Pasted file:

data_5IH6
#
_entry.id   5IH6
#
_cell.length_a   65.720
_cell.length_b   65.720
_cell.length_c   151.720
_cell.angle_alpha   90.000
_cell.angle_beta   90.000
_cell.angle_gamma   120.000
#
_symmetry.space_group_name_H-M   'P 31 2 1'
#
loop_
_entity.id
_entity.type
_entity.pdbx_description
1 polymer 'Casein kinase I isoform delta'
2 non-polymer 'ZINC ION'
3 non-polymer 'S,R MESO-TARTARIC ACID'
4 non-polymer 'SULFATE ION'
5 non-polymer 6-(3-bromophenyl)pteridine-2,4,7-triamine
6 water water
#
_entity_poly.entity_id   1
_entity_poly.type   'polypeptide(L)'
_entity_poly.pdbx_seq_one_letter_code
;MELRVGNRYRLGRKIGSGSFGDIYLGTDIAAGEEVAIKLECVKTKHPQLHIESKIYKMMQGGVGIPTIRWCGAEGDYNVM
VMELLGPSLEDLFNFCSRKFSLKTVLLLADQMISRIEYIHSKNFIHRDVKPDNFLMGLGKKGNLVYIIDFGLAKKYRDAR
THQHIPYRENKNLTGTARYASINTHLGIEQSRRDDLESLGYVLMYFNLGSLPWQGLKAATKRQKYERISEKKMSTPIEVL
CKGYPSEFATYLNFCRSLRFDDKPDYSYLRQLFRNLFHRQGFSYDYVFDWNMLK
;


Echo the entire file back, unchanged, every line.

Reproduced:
data_5IH6
#
_entry.id   5IH6
#
_cell.length_a   65.720
_cell.length_b   65.720
_cell.length_c   151.720
_cell.angle_alpha   90.000
_cell.angle_beta   90.000
_cell.angle_gamma   120.000
#
_symmetry.space_group_name_H-M   'P 31 2 1'
#
loop_
_entity.id
_entity.type
_entity.pdbx_description
1 polymer 'Casein kinase I isoform delta'
2 non-polymer 'ZINC ION'
3 non-polymer 'S,R MESO-TARTARIC ACID'
4 non-polymer 'SULFATE ION'
5 non-polymer 6-(3-bromophenyl)pteridine-2,4,7-triamine
6 water water
#
_entity_poly.entity_id   1
_entity_poly.type   'polypeptide(L)'
_entity_poly.pdbx_seq_one_letter_code
;MELRVGNRYRLGRKIGSGSFGDIYLGTDIAAGEEVAIKLECVKTKHPQLHIESKIYKMMQGGVGIPTIRWCGAEGDYNVM
VMELLGPSLEDLFNFCSRKFSLKTVLLLADQMISRIEYIHSKNFIHRDVKPDNFLMGLGKKGNLVYIIDFGLAKKYRDAR
THQHIPYRENKNLTGTARYASINTHLGIEQSRRDDLESLGYVLMYFNLGSLPWQGLKAATKRQKYERISEKKMSTPIEVL
CKGYPSEFATYLNFCRSLRFDDKPDYSYLRQLFRNLFHRQGFSYDYVFDWNMLK
;